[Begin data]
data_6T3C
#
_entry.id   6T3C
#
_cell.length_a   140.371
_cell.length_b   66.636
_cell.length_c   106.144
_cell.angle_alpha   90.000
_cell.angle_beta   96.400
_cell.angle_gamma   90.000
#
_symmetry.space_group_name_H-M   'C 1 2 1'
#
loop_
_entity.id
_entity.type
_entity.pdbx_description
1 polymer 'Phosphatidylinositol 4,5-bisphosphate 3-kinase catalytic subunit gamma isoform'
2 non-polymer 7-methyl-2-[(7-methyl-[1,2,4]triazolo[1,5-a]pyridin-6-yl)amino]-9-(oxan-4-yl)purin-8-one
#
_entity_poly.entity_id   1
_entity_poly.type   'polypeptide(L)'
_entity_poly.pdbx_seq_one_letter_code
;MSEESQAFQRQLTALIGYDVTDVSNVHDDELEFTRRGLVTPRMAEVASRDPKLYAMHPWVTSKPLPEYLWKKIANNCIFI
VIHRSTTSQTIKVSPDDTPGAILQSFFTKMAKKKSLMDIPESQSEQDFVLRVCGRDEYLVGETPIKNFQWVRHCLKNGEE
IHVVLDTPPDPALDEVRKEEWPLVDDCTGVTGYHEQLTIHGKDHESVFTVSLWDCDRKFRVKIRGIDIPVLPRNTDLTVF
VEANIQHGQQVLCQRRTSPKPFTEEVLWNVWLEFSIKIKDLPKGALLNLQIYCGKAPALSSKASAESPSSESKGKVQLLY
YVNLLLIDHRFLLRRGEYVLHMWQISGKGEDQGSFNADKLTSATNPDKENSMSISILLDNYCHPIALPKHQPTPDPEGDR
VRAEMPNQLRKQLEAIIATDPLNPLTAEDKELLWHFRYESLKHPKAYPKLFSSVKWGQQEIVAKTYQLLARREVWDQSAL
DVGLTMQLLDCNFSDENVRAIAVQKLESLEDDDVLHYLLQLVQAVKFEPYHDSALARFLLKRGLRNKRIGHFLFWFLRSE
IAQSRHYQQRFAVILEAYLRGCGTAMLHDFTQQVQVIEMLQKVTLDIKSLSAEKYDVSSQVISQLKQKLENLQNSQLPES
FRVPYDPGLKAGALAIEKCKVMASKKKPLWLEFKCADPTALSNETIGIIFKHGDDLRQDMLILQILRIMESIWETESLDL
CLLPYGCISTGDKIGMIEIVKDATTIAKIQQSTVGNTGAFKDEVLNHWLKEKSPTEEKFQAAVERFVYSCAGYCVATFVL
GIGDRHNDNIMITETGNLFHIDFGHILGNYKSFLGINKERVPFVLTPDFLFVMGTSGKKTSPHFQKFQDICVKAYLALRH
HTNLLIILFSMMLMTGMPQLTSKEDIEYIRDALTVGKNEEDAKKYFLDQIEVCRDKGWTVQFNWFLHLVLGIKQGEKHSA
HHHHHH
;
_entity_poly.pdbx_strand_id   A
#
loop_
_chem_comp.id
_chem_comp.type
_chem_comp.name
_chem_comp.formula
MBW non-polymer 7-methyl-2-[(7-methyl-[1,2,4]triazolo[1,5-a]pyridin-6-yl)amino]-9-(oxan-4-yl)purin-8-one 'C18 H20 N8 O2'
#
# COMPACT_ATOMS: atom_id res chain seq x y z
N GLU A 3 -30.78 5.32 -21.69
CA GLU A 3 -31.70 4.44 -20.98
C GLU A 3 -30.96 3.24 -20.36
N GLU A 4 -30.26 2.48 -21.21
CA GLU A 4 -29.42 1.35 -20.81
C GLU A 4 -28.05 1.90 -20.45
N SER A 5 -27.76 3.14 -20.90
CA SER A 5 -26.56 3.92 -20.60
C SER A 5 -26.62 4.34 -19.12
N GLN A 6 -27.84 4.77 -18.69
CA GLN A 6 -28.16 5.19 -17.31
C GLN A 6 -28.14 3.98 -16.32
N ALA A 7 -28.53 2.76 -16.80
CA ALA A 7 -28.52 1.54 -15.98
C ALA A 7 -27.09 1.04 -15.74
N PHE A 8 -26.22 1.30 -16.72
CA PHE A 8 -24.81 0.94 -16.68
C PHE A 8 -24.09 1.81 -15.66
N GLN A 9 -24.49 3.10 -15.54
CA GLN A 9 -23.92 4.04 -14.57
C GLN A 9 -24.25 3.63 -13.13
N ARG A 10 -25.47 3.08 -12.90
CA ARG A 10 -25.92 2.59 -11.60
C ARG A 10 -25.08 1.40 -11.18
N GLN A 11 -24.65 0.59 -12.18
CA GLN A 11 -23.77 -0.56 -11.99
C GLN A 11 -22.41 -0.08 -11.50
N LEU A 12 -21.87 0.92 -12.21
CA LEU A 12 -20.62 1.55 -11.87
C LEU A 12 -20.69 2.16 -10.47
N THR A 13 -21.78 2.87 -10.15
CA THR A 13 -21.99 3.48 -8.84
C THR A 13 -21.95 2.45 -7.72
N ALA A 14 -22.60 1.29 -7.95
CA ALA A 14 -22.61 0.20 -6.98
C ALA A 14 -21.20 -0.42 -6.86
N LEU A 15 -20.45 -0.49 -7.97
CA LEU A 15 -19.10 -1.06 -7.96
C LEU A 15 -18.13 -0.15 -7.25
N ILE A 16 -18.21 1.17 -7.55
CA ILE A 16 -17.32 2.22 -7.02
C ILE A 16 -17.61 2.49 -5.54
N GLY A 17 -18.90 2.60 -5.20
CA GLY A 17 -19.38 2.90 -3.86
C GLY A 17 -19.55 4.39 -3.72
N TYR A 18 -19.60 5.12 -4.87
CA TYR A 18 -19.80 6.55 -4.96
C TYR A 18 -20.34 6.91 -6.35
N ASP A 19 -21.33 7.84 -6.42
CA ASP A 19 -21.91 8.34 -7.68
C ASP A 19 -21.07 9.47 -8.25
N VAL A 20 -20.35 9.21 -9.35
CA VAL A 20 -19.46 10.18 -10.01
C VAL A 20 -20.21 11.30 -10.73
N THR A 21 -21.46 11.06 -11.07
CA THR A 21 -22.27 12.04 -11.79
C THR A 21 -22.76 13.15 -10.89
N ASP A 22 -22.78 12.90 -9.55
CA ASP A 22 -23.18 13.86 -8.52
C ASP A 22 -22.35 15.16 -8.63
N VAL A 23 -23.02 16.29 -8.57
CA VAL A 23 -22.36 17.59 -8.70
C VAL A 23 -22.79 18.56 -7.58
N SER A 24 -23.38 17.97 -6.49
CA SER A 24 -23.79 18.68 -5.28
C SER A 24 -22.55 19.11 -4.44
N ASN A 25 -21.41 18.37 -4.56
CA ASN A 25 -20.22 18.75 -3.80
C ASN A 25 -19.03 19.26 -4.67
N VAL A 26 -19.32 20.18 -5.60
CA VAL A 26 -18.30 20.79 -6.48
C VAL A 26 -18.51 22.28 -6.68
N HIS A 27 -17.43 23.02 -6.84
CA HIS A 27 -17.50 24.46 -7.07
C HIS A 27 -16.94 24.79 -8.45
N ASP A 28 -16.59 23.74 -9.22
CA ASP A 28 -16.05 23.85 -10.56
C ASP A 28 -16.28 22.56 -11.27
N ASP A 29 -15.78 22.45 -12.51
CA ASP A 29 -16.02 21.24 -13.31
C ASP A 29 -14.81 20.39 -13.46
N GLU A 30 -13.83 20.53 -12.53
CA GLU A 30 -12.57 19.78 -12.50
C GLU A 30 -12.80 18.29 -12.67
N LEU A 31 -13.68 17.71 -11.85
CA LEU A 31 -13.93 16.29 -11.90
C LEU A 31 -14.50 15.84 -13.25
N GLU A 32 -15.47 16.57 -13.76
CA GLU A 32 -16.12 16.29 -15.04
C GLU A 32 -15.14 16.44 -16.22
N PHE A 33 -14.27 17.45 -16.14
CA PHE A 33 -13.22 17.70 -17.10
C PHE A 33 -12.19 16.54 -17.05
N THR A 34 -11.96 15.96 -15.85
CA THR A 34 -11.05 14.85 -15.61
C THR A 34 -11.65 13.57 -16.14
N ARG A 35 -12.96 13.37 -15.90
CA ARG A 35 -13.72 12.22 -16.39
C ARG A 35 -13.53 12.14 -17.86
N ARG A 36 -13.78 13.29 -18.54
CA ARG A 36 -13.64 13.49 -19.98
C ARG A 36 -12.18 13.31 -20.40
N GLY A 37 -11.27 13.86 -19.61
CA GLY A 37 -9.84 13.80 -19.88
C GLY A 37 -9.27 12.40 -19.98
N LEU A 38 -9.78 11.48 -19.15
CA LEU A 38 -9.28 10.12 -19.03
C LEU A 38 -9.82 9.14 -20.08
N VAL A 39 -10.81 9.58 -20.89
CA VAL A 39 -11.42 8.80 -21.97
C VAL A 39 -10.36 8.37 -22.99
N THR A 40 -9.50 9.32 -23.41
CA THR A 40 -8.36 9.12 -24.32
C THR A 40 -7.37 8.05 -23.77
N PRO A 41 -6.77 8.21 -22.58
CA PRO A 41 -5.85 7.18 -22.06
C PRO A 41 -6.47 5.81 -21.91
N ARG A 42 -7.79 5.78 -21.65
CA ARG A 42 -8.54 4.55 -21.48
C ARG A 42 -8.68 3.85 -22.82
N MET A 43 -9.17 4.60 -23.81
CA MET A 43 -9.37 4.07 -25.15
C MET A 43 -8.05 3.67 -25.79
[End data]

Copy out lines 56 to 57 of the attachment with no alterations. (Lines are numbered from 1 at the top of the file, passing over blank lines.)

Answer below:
C SER A 5 -26.62 4.34 -19.12
N GLN A 6 -27.84 4.77 -18.69